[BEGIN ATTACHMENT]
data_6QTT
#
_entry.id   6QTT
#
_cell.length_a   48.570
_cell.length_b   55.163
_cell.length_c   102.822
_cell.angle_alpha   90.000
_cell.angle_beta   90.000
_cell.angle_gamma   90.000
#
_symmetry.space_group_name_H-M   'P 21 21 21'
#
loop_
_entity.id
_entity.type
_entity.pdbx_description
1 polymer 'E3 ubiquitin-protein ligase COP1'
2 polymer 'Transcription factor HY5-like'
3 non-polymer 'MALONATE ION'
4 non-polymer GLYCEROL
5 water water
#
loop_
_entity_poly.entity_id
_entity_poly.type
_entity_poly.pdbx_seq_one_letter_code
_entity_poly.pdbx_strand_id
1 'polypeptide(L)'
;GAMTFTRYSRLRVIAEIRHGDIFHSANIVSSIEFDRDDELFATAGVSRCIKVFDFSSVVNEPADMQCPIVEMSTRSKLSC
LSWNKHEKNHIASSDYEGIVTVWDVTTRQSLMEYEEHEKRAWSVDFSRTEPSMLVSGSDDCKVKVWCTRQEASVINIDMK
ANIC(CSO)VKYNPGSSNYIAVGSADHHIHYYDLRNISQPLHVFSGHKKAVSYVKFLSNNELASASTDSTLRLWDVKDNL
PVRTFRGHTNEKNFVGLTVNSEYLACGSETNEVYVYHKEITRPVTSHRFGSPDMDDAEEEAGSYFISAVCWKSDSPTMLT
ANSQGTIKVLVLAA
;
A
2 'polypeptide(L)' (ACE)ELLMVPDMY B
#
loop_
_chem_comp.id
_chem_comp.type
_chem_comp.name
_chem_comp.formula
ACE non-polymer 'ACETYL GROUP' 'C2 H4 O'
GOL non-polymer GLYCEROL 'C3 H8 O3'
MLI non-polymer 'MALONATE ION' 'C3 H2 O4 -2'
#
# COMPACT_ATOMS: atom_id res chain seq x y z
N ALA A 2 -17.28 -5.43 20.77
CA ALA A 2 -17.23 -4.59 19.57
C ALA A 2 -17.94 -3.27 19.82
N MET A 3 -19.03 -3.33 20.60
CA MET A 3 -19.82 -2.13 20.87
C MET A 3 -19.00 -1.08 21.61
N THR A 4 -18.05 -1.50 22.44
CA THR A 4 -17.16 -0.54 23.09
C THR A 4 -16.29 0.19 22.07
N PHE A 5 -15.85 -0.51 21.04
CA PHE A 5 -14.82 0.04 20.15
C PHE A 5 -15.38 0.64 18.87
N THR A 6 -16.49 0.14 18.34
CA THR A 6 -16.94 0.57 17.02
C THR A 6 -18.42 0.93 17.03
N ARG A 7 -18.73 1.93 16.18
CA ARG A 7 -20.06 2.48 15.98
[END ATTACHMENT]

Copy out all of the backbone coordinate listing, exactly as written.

data_6QTT
#
_entry.id   6QTT
#
_cell.length_a   48.570
_cell.length_b   55.163
_cell.length_c   102.822
_cell.angle_alpha   90.000
_cell.angle_beta   90.000
_cell.angle_gamma   90.000
#
_symmetry.space_group_name_H-M   'P 21 21 21'
#
loop_
_entity.id
_entity.type
_entity.pdbx_description
1 polymer 'E3 ubiquitin-protein ligase COP1'
2 polymer 'Transcription factor HY5-like'
3 non-polymer 'MALONATE ION'
4 non-polymer GLYCEROL
5 water water
#
loop_
_entity_poly.entity_id
_entity_poly.type
_entity_poly.pdbx_seq_one_letter_code
_entity_poly.pdbx_strand_id
1 'polypeptide(L)'
;GAMTFTRYSRLRVIAEIRHGDIFHSANIVSSIEFDRDDELFATAGVSRCIKVFDFSSVVNEPADMQCPIVEMSTRSKLSC
LSWNKHEKNHIASSDYEGIVTVWDVTTRQSLMEYEEHEKRAWSVDFSRTEPSMLVSGSDDCKVKVWCTRQEASVINIDMK
ANIC(CSO)VKYNPGSSNYIAVGSADHHIHYYDLRNISQPLHVFSGHKKAVSYVKFLSNNELASASTDSTLRLWDVKDNL
PVRTFRGHTNEKNFVGLTVNSEYLACGSETNEVYVYHKEITRPVTSHRFGSPDMDDAEEEAGSYFISAVCWKSDSPTMLT
ANSQGTIKVLVLAA
;
A
2 'polypeptide(L)' (ACE)ELLMVPDMY B
#
loop_
_chem_comp.id
_chem_comp.type
_chem_comp.name
_chem_comp.formula
ACE non-polymer 'ACETYL GROUP' 'C2 H4 O'
GOL non-polymer GLYCEROL 'C3 H8 O3'
MLI non-polymer 'MALONATE ION' 'C3 H2 O4 -2'
#
# COMPACT_ATOMS: atom_id res chain seq x y z
N ALA A 2 -17.28 -5.43 20.77
CA ALA A 2 -17.23 -4.59 19.57
C ALA A 2 -17.94 -3.27 19.82
N MET A 3 -19.03 -3.33 20.60
CA MET A 3 -19.82 -2.13 20.87
C MET A 3 -19.00 -1.08 21.61
N THR A 4 -18.05 -1.50 22.44
CA THR A 4 -17.16 -0.54 23.09
C THR A 4 -16.29 0.19 22.07
N PHE A 5 -15.85 -0.51 21.04
CA PHE A 5 -14.82 0.04 20.15
C PHE A 5 -15.38 0.64 18.87
N THR A 6 -16.49 0.14 18.34
CA THR A 6 -16.94 0.57 17.02
C THR A 6 -18.42 0.93 17.03
N ARG A 7 -18.73 1.93 16.18
CA ARG A 7 -20.06 2.48 15.98